Design - Organic Trade Association needs a new illustration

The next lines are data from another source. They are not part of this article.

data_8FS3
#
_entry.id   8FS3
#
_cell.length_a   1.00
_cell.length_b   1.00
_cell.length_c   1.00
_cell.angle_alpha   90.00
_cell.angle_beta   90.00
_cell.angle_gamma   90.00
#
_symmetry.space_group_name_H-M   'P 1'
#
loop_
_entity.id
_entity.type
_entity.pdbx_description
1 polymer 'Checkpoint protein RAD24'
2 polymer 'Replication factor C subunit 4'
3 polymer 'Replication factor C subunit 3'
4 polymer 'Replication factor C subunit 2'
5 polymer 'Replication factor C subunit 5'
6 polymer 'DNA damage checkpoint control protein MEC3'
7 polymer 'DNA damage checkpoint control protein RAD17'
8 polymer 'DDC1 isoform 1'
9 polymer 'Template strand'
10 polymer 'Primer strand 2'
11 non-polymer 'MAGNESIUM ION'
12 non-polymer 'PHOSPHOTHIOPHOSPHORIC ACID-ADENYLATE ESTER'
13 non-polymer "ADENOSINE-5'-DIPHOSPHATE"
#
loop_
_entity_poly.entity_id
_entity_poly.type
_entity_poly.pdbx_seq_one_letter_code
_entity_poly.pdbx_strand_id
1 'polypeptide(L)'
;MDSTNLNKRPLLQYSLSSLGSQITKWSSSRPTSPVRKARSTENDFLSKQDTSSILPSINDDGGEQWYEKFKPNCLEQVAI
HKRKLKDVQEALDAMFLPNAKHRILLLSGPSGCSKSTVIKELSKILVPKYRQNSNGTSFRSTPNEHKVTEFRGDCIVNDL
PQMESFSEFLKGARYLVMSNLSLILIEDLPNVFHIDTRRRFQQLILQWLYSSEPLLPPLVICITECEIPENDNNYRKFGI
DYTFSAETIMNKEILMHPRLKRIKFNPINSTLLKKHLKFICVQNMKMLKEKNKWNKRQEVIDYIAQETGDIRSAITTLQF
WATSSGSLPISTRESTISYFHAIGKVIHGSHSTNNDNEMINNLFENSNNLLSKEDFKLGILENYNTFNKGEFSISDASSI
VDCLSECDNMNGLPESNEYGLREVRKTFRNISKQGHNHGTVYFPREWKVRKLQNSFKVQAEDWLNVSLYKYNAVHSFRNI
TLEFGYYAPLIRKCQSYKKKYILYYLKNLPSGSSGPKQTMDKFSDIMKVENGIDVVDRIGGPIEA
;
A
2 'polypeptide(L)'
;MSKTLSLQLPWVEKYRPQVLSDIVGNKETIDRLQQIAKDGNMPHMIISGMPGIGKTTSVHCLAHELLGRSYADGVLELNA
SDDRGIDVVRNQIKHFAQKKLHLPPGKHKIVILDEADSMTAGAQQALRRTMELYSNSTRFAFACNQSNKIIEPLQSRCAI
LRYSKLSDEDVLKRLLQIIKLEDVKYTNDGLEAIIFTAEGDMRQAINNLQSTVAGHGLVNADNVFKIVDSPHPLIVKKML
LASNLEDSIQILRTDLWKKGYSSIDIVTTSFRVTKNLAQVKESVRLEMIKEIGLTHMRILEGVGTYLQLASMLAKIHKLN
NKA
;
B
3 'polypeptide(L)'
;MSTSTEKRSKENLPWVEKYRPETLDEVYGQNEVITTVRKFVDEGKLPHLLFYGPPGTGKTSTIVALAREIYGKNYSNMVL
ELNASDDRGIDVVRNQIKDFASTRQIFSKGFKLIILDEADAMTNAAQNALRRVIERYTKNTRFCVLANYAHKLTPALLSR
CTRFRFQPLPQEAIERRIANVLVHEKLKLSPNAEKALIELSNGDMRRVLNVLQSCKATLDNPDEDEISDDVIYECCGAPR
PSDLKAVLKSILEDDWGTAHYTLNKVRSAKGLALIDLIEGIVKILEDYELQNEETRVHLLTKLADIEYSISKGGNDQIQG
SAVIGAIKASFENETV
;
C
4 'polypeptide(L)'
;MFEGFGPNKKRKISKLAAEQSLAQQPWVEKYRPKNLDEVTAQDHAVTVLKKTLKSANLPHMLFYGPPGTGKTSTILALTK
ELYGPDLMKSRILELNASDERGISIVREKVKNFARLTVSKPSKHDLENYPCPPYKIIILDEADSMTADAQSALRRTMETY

Organization name Organic Trade Association Description of the organization and its target audience The Organic Trade Association (OTA) is the membership-based business association for organic agriculture and products in North America. OTA is the leading voice for the organic trade in the United States, representing over 6,500 organic businesses across 49 states. Its members include growers, shippers, processors, certifiers, farmers' associations, distributors, importers, exporters, consultants, retailers and others. OTA’s Board of Directors is democratically elected by its members. OTA's mission is to promote and protect the growth of organic trade to benefit the environment, farmers, the public and the economy. Industry Agriculture Description OTA is facilitating an industry-wide conversation to evaluate the merits of pursuing a Research and Promotion Program for organic. Research and Promotion Programs are quasi-government entities where an industry self-pools funds, and democratically determines how the funds will be collected and used. Some familiar examples have produced the "Got-Milk" and "The Incredible Edible Egg" promotions. In order to distinguish organic in the market place, grow demand, and help the consumer understand all that organic delivers, OTA believes that additional resources and coordination beyond those currently available to the organic sector are required. Today, a check-off program is not an option for the organic industry and in fairness with competing products in the market place, it should be. OTA is advancing a legislative proposal that: • Does not establish an organic check-off program, but importantly it does remove two impediments that currently prevent the Department of Agriculture from even considering an organic check-off petition from the industry:o These impediments are removed by: 1) clarifying that organic products, as a class, qualify under the check-off program, which has been used only for single commodities in the past; and 2) allowing organic farmers and handlers who otherwise would be covered under both an organic and a conventional check-off program to choose whether to continue to contribute to the conventional check-off programs or to contribute to an organic check-off program should USDA approve an organic check-off program at a later date.• Does put organic and other commodities on equal footing:o Today, any commodity group can petition USDA to establish a check-off program but the organic industry cannot. By removing the above two barriers, the organic industry will have the same opportunity to petition USDA as other groups have.• Does allow and require a full discussion within the industry about the pros and cons of a check-off program; two-thirds industry support must be demonstrated:o Nothing in the OTA legislative proposal would override existing statutory and regulatory protections. The organic industry would remain subject to all the requirements for a check-off petition, including that the industry conduct a referendum and demonstrate super-majority support before a check-off could proceed. Passage of the OTA legislative proposal would not make an organic check-off program a foregone conclusion, but it would make an organic check-off program an option. OTA is fully committed to engaging all stakeholders across the organic value chain—farmers, ranchers, handlers, processors, and retailers—in the discussion of the merits and concerns about evaluating the opportunity of an organic research and promotion program. In order to do this we are hosting a series of Town Hall meetings and webinars to explain the process and gather input. We are seeking an infographic to visually explain the pathway to an Organic Research and Promotion Program, including all the "go" and "no go" decision points and built in checks in the sytem that ensure a collaborative and transparent decison making process. At this point, we are not seeking a "101 style" infographic that explains what a Research and Promotion Program is, rather, we are are seeking a visual that illustrates the specific pathway as laid out in the associated flow chart. We are ultimatelylooking for an infographic of the content outlined in the document titled DRAFTFlowChart. We do not need any additional context (provided above for your refence/understanding) for the audience since this visual will be presented within the context of an in-person or online presentation. We would like if the infographic had an agricultural theme if at all possible. Perhaps a farm scene with "gateways" that show where decisions are made. Those main decision gateways are the parts of the flow chart that are outlined in green. In addition to the flow chart we have provided 15 examples of other infographics that may lend themselves well to creative inspiration for what we are seeking. OTA's Director of Communications, Tessa Young (email@example.com) is available to answer questions via email or on the phone from interested designers. Thank you. Notes Thanks for your interest in this project. We are looking forward to reaping the rewards of your creative brain power!
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